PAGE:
Victims are losing tens of thousands of dollars to the email scam, which targets IT and electrical businesses.
Several Australian businesses have closed down after falling victim to a freight forwarding email scam targeting IT and electrical businesses, the Australian Cyber Security Centre (ACSC) reports. Victims are losing on average between $30,000 and $100,000 after sending goods to scammers, who ask for delayed payment credit terms.
Scammers trick victims by spoofing Internet domains, emails and signatures of executives of universities or large Australian companies. For example, their emails might come from lendleases.com.au instead of lendlease.com.au. One of the scam emails published by the ACSC is purportedly from a Chief Procurement Officer at the University of Sydney. The scammers request hard drives, laptops, defibrillators, environmental monitoring equipment and cosmetics.
Victims are asked to send the goods to freight forwarding companies, who send the goods to another scammer who acts as an intermediary. The freight forwarding company also becomes a victim because the scammers pay using stolen credit cards or on credit. The scammers ask for shipment to Dagenham, UK, Deira, Dubai, Kuala Lumpur, Malaysia and Singapore, according to the ACSC.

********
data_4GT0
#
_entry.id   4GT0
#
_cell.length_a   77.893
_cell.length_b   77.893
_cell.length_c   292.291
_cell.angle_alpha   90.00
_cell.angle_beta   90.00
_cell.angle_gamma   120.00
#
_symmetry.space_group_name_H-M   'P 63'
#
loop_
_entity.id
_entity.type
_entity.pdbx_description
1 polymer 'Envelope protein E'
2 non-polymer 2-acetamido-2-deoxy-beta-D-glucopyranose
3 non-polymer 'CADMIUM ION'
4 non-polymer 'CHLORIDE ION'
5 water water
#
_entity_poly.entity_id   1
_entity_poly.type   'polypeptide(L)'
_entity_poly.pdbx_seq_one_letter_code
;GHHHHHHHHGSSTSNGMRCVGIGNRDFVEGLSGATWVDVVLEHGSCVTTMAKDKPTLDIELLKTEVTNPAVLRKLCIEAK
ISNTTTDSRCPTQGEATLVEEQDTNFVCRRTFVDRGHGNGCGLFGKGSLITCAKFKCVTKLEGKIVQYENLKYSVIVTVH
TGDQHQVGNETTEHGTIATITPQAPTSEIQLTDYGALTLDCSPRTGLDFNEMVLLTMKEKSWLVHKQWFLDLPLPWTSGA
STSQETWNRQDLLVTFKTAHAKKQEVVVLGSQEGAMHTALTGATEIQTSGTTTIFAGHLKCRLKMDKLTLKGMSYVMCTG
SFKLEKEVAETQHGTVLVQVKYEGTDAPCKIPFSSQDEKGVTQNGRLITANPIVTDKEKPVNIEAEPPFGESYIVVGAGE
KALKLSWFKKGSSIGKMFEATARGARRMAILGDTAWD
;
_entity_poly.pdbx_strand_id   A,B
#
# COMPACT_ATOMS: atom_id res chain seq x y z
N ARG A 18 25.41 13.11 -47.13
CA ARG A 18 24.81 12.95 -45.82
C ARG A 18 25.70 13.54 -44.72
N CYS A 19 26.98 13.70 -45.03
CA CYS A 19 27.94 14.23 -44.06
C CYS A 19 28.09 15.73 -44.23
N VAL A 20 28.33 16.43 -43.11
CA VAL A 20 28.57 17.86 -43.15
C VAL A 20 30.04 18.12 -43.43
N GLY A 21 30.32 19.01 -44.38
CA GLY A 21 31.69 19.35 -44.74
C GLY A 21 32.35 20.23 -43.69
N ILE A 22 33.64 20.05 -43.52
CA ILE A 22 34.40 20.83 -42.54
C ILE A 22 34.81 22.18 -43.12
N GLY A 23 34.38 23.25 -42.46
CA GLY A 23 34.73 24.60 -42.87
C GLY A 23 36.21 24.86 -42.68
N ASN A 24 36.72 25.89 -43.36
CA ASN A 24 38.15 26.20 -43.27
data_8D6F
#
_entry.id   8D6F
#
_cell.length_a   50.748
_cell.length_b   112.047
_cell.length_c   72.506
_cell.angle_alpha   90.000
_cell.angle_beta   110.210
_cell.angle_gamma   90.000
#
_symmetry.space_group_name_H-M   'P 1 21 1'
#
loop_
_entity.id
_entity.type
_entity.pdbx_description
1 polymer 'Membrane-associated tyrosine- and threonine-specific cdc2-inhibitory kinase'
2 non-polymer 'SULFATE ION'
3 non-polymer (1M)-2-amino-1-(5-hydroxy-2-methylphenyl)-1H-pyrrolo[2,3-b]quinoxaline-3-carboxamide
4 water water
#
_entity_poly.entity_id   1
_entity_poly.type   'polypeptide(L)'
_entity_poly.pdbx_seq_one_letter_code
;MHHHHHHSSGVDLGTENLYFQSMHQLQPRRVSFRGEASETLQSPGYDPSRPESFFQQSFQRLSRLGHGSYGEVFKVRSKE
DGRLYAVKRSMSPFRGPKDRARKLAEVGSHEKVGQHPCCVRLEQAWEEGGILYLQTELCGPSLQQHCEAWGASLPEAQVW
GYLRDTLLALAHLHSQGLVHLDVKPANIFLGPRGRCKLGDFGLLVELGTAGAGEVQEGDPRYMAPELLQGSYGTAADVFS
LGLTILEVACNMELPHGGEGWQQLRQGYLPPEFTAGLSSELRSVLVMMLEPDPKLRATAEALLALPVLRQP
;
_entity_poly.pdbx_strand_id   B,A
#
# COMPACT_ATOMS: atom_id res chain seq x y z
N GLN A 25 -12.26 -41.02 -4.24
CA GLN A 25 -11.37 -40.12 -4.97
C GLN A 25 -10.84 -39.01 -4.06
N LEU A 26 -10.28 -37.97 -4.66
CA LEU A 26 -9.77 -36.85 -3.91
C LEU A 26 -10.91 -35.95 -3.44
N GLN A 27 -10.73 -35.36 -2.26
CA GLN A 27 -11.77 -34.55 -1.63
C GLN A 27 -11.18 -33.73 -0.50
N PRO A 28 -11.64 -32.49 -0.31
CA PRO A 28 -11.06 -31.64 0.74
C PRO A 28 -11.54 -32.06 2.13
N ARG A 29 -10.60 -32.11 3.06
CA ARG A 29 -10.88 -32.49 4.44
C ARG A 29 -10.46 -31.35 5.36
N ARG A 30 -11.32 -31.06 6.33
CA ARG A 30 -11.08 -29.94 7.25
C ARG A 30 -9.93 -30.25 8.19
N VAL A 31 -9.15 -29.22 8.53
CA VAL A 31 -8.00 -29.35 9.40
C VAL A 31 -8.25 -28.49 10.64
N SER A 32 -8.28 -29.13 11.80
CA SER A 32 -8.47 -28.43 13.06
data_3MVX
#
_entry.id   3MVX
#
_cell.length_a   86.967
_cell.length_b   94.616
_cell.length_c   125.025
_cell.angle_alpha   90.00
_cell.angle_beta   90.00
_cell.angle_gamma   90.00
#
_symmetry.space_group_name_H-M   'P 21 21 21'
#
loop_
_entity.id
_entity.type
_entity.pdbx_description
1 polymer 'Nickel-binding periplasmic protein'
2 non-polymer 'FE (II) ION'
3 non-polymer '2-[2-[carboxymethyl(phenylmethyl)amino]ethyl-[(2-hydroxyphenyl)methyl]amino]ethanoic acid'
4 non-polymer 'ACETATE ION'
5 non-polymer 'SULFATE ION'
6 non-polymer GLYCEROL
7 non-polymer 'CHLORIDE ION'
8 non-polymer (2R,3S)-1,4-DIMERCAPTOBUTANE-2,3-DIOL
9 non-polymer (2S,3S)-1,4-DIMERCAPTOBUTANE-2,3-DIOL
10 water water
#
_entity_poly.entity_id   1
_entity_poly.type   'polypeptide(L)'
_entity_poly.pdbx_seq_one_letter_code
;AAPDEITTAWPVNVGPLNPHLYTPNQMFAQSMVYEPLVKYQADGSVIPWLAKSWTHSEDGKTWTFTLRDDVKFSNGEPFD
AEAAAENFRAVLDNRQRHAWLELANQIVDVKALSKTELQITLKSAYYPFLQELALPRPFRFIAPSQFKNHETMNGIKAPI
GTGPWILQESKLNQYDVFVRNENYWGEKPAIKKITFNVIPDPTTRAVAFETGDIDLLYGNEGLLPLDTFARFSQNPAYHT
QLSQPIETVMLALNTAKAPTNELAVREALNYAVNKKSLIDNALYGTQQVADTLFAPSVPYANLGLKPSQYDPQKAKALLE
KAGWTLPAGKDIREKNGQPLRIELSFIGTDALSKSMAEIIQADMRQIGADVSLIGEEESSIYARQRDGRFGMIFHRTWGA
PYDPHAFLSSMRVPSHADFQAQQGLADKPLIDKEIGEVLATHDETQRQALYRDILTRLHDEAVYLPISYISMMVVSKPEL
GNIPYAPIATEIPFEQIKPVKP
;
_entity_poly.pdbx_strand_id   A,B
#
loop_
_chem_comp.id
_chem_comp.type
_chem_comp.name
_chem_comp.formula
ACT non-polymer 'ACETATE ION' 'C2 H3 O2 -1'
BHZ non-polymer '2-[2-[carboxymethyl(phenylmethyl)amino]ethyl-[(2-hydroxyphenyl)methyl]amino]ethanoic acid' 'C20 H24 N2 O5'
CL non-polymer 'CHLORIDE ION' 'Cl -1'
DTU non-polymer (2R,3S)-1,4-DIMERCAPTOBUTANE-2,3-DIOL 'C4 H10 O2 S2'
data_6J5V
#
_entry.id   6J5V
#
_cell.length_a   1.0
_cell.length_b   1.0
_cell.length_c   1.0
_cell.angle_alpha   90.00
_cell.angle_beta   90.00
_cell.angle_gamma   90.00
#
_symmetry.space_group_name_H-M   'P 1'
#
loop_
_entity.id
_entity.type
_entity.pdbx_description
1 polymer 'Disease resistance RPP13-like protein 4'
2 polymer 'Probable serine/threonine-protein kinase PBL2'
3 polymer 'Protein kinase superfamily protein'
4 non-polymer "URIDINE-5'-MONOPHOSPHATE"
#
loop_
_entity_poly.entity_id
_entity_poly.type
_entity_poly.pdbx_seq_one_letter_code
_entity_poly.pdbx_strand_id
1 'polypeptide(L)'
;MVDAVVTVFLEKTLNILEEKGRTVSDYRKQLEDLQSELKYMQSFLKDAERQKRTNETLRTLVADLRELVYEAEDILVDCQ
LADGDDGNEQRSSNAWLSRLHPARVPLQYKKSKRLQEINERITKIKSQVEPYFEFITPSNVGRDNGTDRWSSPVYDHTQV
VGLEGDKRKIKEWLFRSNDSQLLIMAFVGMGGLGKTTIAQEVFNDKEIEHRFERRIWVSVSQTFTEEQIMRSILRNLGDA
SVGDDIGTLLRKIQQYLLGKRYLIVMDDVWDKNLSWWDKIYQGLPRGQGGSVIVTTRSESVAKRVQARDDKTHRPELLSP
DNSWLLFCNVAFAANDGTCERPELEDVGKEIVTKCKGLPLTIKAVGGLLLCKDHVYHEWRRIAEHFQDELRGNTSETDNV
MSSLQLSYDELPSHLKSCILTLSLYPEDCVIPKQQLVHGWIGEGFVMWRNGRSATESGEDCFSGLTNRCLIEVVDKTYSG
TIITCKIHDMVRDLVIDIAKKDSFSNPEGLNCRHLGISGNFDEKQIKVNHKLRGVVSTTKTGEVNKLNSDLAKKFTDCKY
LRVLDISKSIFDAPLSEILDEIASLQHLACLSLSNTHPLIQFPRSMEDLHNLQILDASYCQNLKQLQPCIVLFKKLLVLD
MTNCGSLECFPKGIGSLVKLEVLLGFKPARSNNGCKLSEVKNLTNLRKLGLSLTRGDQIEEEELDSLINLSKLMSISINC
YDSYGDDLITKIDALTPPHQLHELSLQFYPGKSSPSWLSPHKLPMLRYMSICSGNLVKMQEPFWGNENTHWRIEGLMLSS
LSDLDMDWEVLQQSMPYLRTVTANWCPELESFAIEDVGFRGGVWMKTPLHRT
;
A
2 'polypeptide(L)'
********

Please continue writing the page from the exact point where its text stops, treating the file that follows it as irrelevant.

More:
Of course, you should never automatically trust an unsolicited request for goods and credit, but mistakes can happen if you don’t have strict rules governing the approval of transactions. The ACSC has issued a reminder that businesses should do due diligence on new customers, and validate customers before providing credit.
It also suggests checking the domain of web sites and emails, and checking purchase orders. And it recommends contacting companies by phone to confirm orders and check customers are genuine – and confirm that delivery addresses are correct.
If you are unsure about the authenticity of the e-mail you received, please feel free to contact us at QBT to have the e-mail verified.